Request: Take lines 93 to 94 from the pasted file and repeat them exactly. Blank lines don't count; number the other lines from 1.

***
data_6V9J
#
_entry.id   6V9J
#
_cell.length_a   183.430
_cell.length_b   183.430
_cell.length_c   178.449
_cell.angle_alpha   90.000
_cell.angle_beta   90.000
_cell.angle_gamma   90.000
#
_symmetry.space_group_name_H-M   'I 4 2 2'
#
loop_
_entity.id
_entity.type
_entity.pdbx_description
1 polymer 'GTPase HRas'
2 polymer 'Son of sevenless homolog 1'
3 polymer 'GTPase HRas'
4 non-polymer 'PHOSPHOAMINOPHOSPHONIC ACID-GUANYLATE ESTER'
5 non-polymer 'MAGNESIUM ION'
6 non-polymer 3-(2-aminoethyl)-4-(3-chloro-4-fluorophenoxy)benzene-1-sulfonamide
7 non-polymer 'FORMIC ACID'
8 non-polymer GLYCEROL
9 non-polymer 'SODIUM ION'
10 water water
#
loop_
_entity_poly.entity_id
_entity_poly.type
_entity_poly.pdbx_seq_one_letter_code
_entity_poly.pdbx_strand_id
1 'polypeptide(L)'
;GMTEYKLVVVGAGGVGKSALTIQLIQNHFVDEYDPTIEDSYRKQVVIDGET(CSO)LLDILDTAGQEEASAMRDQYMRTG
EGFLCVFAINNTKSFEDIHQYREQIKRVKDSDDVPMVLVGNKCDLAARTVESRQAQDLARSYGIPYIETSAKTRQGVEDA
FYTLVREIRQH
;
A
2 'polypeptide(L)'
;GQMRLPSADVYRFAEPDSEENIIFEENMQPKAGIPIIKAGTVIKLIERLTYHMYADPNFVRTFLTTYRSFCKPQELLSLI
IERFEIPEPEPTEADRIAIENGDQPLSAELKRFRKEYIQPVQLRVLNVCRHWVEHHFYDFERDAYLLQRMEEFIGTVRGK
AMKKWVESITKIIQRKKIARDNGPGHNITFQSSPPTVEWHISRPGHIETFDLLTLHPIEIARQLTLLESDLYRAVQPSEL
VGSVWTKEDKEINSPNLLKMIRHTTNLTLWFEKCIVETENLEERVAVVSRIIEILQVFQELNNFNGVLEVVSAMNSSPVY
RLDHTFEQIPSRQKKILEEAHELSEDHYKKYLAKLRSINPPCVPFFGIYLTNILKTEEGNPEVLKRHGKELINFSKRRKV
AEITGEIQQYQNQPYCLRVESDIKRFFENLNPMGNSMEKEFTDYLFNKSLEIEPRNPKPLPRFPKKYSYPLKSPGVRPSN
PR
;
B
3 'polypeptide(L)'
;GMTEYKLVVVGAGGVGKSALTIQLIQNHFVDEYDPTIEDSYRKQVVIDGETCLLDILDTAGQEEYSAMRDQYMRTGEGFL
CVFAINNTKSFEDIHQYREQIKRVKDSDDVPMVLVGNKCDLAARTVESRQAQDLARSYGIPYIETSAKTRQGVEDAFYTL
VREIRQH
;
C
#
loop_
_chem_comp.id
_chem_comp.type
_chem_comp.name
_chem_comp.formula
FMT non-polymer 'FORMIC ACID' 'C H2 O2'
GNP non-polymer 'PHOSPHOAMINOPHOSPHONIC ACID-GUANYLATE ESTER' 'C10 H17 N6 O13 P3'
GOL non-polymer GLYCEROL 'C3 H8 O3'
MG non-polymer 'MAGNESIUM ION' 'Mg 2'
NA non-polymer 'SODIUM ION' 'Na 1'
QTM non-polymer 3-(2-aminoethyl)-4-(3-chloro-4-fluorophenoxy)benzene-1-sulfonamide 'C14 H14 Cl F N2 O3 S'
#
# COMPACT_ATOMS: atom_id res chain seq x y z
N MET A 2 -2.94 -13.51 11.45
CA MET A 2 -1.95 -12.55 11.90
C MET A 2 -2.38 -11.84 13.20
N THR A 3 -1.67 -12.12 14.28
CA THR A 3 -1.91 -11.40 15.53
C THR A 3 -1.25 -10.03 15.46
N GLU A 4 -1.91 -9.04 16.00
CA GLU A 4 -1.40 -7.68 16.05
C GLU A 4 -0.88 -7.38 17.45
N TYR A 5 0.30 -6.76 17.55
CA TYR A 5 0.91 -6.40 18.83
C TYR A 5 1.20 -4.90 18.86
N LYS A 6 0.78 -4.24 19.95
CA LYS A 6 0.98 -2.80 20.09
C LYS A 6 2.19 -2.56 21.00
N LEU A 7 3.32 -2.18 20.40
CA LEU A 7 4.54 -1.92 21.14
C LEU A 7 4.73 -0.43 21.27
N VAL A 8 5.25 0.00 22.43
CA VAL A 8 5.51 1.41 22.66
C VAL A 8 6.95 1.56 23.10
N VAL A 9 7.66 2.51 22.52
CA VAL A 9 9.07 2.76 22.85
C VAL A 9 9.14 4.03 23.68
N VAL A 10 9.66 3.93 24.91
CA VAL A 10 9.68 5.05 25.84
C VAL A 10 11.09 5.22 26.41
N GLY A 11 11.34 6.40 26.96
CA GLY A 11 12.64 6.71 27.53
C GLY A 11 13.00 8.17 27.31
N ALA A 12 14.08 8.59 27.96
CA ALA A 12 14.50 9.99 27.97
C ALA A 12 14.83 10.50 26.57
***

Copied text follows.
C VAL A 9 9.14 4.03 23.68
N VAL A 10 9.66 3.93 24.91